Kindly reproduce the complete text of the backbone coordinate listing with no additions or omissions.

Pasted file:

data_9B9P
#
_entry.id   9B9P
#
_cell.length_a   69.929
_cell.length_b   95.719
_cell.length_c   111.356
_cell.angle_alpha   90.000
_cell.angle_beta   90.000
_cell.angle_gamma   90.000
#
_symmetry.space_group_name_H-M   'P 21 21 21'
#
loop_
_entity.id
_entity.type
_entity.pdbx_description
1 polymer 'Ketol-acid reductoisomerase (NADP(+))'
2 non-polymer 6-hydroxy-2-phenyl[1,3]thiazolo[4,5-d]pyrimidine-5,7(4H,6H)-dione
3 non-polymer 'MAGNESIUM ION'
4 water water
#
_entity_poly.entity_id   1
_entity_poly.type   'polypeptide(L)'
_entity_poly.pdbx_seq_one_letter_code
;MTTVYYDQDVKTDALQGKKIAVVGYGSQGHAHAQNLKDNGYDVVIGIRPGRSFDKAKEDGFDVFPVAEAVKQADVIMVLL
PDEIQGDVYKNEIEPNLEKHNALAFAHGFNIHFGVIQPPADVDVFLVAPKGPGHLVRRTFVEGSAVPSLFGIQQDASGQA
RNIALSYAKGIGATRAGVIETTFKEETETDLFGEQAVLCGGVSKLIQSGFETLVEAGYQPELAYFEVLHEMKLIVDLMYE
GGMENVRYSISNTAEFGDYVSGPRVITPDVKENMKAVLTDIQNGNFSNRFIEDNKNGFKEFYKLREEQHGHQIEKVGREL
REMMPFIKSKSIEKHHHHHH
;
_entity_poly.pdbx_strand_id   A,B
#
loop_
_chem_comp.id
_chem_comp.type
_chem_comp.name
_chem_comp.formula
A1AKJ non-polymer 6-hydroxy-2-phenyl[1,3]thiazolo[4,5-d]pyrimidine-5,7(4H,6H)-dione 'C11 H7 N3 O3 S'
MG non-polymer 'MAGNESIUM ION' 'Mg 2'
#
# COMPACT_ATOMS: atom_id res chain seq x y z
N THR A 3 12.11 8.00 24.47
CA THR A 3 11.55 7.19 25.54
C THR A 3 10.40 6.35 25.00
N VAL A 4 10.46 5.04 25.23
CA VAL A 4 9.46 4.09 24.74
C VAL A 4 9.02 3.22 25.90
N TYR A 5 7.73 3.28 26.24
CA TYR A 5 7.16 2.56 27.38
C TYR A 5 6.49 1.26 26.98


data_9B9P
#
_entry.id   9B9P
#
_cell.length_a   69.929
_cell.length_b   95.719
_cell.length_c   111.356
_cell.angle_alpha   90.000
_cell.angle_beta   90.000
_cell.angle_gamma   90.000
#
_symmetry.space_group_name_H-M   'P 21 21 21'
#
loop_
_entity.id
_entity.type
_entity.pdbx_description
1 polymer 'Ketol-acid reductoisomerase (NADP(+))'
2 non-polymer 6-hydroxy-2-phenyl[1,3]thiazolo[4,5-d]pyrimidine-5,7(4H,6H)-dione
3 non-polymer 'MAGNESIUM ION'
4 water water
#
_entity_poly.entity_id   1
_entity_poly.type   'polypeptide(L)'
_entity_poly.pdbx_seq_one_letter_code
;MTTVYYDQDVKTDALQGKKIAVVGYGSQGHAHAQNLKDNGYDVVIGIRPGRSFDKAKEDGFDVFPVAEAVKQADVIMVLL
PDEIQGDVYKNEIEPNLEKHNALAFAHGFNIHFGVIQPPADVDVFLVAPKGPGHLVRRTFVEGSAVPSLFGIQQDASGQA
RNIALSYAKGIGATRAGVIETTFKEETETDLFGEQAVLCGGVSKLIQSGFETLVEAGYQPELAYFEVLHEMKLIVDLMYE
GGMENVRYSISNTAEFGDYVSGPRVITPDVKENMKAVLTDIQNGNFSNRFIEDNKNGFKEFYKLREEQHGHQIEKVGREL
REMMPFIKSKSIEKHHHHHH
;
_entity_poly.pdbx_strand_id   A,B
#
loop_
_chem_comp.id
_chem_comp.type
_chem_comp.name
_chem_comp.formula
A1AKJ non-polymer 6-hydroxy-2-phenyl[1,3]thiazolo[4,5-d]pyrimidine-5,7(4H,6H)-dione 'C11 H7 N3 O3 S'
MG non-polymer 'MAGNESIUM ION' 'Mg 2'
#
# COMPACT_ATOMS: atom_id res chain seq x y z
N THR A 3 12.11 8.00 24.47
CA THR A 3 11.55 7.19 25.54
C THR A 3 10.40 6.35 25.00
N VAL A 4 10.46 5.04 25.23
CA VAL A 4 9.46 4.09 24.74
C VAL A 4 9.02 3.22 25.90
N TYR A 5 7.73 3.28 26.24
CA TYR A 5 7.16 2.56 27.38
C TYR A 5 6.49 1.26 26.98